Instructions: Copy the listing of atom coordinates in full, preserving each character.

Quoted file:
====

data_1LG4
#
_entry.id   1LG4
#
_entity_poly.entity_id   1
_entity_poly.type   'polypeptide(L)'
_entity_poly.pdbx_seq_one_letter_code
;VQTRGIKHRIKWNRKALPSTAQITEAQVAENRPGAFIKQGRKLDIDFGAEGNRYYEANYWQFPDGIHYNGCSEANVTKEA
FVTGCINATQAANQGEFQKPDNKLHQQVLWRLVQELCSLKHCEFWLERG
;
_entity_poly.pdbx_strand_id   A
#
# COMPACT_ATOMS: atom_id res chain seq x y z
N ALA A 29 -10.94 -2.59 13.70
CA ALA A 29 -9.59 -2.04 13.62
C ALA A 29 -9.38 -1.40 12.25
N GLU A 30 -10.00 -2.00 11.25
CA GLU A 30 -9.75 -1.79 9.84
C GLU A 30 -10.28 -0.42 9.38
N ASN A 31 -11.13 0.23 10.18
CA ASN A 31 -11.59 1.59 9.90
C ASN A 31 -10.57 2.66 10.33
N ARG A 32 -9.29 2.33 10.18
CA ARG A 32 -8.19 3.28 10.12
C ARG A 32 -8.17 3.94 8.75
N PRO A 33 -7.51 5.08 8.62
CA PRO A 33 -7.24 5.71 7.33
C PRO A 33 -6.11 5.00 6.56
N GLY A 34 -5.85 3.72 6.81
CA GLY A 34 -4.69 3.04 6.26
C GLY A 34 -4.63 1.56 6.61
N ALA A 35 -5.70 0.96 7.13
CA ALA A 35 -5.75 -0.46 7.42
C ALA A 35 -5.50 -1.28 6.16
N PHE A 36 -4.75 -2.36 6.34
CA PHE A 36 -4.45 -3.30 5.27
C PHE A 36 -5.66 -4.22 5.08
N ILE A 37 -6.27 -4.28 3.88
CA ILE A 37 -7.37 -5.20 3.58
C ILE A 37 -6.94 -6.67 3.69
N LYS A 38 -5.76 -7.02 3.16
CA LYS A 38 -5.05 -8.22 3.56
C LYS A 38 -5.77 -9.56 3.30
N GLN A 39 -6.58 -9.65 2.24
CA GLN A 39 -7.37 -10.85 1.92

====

data_1LG4
#
_entry.id   1LG4
#
_entity_poly.entity_id   1
_entity_poly.type   'polypeptide(L)'
_entity_poly.pdbx_seq_one_letter_code
;VQTRGIKHRIKWNRKALPSTAQITEAQVAENRPGAFIKQGRKLDIDFGAEGNRYYEANYWQFPDGIHYNGCSEANVTKEA
FVTGCINATQAANQGEFQKPDNKLHQQVLWRLVQELCSLKHCEFWLERG
;
_entity_poly.pdbx_strand_id   A
#
# COMPACT_ATOMS: atom_id res chain seq x y z
N ALA A 29 -10.94 -2.59 13.70
CA ALA A 29 -9.59 -2.04 13.62
C ALA A 29 -9.38 -1.40 12.25
N GLU A 30 -10.00 -2.00 11.25
CA GLU A 30 -9.75 -1.79 9.84
C GLU A 30 -10.28 -0.42 9.38
N ASN A 31 -11.13 0.23 10.18
CA ASN A 31 -11.59 1.59 9.90
C ASN A 31 -10.57 2.66 10.33
N ARG A 32 -9.29 2.33 10.18
CA ARG A 32 -8.19 3.28 10.12
C ARG A 32 -8.17 3.94 8.75
N PRO A 33 -7.51 5.08 8.62
CA PRO A 33 -7.24 5.71 7.33
C PRO A 33 -6.11 5.00 6.56
N GLY A 34 -5.85 3.72 6.81
CA GLY A 34 -4.69 3.04 6.26
C GLY A 34 -4.63 1.56 6.61
N ALA A 35 -5.70 0.96 7.13
CA ALA A 35 -5.75 -0.46 7.42
C ALA A 35 -5.50 -1.28 6.16
N PHE A 36 -4.75 -2.36 6.34
CA PHE A 36 -4.45 -3.30 5.27
C PHE A 36 -5.66 -4.22 5.08
N ILE A 37 -6.27 -4.28 3.88
CA ILE A 37 -7.37 -5.20 3.58
C ILE A 37 -6.94 -6.67 3.69
N LYS A 38 -5.76 -7.02 3.16
CA LYS A 38 -5.05 -8.22 3.56
C LYS A 38 -5.77 -9.56 3.30
N GLN A 39 -6.58 -9.65 2.24
CA GLN A 39 -7.37 -10.85 1.92